Sample track:  “Tell Me What’s Inside Your Heart”

17)  Mind Spiders Meltdown

Mind Spiders are a six-piece garage-punk band from Texas, and their second album, Meltdown, is an unsung highlight of 2012 rock.  They play fun little songs that rock hard and sound pretty much as great on record as they would live.  It’s uncomplicated but but exceptional at the same time, because Mind Spiders mastermind Mark Ryan has a talent for writing uncommonly catchy melodies that sets his band apart from many of their peers.  And so Meltdown succeeds because it sticks to its successful formula:  four-on-the-floor punky power-pop played with distorted guitars, keyboards that progress over the course of the album from ’60s-style organ to modern synthesizers, the power of two drummers playing in tandem, and weird double-tracked vocals that often seem to be talking about spiders.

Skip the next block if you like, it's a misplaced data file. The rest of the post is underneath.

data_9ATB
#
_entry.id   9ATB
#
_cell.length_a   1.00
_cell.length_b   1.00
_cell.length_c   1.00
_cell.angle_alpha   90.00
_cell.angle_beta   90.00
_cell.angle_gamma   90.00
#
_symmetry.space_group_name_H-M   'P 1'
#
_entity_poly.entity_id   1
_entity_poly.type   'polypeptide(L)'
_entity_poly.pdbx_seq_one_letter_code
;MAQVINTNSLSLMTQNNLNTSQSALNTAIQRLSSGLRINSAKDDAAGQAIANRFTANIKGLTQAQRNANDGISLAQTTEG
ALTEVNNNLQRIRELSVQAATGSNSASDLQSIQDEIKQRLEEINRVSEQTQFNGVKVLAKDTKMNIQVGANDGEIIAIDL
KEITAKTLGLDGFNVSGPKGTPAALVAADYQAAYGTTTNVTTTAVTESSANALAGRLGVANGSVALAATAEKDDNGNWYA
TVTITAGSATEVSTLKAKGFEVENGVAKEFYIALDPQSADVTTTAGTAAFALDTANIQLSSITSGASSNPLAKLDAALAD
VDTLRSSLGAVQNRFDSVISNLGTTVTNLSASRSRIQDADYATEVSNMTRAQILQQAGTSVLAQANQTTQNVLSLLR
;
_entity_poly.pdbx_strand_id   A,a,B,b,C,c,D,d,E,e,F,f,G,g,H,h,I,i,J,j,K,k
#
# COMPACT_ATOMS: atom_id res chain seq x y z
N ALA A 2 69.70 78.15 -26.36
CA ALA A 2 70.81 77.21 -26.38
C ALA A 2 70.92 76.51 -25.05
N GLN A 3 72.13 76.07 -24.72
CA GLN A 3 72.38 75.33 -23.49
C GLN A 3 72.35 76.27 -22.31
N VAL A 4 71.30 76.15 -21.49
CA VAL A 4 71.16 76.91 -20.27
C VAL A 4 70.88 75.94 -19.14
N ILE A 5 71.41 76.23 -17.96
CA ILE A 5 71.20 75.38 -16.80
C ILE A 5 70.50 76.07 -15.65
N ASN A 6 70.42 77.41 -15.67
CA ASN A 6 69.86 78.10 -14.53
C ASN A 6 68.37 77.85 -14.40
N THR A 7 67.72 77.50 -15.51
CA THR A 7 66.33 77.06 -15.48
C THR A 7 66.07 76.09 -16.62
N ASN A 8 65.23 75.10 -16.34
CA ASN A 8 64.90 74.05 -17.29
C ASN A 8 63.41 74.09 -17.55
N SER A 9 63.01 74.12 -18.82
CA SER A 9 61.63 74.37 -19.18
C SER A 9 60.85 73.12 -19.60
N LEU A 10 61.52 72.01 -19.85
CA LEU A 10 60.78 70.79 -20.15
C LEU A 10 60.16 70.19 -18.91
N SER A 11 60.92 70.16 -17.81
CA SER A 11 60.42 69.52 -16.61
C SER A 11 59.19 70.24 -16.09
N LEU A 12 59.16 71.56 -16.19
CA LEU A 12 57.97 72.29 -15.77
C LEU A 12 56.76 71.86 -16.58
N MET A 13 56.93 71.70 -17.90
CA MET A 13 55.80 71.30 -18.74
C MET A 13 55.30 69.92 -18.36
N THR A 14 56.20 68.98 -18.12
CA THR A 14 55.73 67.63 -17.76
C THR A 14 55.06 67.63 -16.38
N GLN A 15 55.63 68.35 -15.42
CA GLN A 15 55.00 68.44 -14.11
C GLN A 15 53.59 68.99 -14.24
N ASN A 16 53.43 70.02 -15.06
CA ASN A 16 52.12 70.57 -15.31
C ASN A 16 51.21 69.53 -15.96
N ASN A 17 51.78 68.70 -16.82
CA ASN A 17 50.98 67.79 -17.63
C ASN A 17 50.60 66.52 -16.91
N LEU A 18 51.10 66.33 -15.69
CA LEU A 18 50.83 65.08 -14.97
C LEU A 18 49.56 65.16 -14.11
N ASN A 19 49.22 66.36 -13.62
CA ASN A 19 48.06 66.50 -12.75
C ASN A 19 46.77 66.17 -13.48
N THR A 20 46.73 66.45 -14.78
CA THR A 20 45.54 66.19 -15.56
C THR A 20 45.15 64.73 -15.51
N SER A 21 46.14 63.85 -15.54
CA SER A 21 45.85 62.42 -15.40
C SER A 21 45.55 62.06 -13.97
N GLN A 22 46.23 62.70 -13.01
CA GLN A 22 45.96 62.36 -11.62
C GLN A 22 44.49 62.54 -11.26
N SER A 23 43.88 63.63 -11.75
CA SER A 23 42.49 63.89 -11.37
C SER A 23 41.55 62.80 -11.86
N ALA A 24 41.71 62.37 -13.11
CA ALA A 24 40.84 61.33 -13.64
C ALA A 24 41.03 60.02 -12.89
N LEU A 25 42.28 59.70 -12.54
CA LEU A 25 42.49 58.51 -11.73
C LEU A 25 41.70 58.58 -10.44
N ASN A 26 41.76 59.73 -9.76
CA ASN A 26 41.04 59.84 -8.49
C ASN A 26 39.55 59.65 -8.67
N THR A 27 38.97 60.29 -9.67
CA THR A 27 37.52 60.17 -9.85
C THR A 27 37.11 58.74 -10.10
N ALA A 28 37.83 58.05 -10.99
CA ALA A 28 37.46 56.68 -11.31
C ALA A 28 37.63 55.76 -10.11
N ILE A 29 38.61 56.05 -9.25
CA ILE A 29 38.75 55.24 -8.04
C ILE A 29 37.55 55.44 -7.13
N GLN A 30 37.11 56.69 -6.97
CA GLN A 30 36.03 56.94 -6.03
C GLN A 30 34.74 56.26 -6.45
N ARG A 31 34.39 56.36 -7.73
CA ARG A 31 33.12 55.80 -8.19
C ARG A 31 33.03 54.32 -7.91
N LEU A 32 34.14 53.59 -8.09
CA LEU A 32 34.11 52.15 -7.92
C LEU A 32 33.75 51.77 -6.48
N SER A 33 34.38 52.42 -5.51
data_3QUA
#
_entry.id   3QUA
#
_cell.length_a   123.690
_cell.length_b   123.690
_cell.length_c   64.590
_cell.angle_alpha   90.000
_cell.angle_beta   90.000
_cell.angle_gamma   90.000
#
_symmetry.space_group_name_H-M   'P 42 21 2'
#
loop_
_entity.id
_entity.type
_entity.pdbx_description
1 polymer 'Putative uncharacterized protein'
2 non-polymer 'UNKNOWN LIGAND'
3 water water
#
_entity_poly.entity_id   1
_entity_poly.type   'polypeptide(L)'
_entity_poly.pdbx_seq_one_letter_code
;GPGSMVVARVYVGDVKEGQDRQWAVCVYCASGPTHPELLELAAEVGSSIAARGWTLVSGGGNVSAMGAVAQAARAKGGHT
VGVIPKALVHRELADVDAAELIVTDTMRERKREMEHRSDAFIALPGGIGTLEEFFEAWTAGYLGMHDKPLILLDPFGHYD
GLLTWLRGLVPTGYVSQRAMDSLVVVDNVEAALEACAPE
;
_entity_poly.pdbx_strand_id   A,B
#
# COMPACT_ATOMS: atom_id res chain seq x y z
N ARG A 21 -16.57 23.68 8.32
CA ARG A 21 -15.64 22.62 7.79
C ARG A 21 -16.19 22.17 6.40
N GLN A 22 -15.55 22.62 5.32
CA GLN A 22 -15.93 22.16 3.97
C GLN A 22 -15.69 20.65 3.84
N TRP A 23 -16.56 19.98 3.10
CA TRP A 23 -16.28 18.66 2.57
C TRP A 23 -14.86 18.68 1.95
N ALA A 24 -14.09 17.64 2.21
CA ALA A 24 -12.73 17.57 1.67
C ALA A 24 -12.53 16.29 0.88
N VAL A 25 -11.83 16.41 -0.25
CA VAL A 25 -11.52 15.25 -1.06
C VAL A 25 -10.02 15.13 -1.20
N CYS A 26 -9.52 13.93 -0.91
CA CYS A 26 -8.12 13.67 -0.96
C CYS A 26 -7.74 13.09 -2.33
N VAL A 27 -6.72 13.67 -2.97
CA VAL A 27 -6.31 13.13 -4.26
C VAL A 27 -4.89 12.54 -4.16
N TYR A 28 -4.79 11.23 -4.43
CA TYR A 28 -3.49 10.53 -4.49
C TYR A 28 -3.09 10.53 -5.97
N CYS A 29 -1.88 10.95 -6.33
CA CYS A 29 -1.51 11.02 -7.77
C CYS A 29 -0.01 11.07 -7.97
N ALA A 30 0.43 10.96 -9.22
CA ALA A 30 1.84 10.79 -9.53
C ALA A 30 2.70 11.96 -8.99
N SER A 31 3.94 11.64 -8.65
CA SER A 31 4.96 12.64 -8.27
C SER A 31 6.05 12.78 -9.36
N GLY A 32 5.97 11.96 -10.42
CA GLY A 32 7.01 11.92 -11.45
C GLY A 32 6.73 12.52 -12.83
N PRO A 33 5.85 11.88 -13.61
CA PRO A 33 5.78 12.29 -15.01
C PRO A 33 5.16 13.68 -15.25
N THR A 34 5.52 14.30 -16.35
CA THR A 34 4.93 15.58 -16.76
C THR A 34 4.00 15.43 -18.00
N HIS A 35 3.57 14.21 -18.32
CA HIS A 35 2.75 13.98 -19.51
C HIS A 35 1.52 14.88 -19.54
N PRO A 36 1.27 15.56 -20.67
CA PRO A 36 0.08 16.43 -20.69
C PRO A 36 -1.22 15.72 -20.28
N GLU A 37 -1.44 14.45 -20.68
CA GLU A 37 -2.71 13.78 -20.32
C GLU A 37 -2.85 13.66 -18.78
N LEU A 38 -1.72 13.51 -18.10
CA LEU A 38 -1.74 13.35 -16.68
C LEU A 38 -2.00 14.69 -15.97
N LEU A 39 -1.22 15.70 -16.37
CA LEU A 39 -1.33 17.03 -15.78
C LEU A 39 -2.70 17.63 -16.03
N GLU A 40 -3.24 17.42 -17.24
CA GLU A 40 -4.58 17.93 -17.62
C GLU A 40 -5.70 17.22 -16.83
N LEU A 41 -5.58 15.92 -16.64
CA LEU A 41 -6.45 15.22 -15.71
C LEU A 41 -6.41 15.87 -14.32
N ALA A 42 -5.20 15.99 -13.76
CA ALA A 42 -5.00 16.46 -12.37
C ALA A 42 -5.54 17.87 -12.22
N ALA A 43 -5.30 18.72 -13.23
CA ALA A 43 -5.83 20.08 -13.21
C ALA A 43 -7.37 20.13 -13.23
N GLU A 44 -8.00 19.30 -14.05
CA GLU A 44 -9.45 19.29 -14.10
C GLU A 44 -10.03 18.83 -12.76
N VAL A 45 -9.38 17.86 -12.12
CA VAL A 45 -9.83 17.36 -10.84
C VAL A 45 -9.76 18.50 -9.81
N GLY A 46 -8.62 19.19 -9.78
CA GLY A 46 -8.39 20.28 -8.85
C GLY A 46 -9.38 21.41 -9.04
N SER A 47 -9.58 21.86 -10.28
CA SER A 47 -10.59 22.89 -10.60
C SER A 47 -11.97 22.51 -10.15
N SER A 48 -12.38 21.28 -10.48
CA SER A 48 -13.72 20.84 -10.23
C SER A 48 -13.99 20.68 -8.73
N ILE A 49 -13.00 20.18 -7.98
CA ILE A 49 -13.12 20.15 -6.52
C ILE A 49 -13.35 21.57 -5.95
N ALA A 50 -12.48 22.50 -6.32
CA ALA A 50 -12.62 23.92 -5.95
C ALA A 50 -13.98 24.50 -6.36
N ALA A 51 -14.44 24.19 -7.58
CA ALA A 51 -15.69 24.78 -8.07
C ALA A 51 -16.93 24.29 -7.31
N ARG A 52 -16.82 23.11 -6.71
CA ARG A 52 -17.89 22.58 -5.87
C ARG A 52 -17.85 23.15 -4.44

Sample track:  “Fall in Line”

18) Royal Headache – Royal Headache

I’m really excited about the promise exhibited by this Australian band on their self-titled debut album.  Their sound is a unique one, though it’s hard to believe no one’s ever tried it before since it’s such a cool idea.  Basically, they play songs that typically sound like classic ’70s punk, except the vocals are straight out of ’60s soul.  Yes, it’s soul-punk, a combination of genres which seems calculated to appeal precisely to me; and the lead singer, who goes by the amusing nickname “Shogun,” truly has a wonderfully soulful voice.  The album is less than a half-hour long, and there are a number of weaker tracks that prevent me from designating this as a great album.  But on their best songs, Royal Headache sounds awesome.  I’m really looking forward to their next release, because I think these guys will make at least one great album in their career.

Sample track:  “Never Again”

19) Jack White – Blunderbuss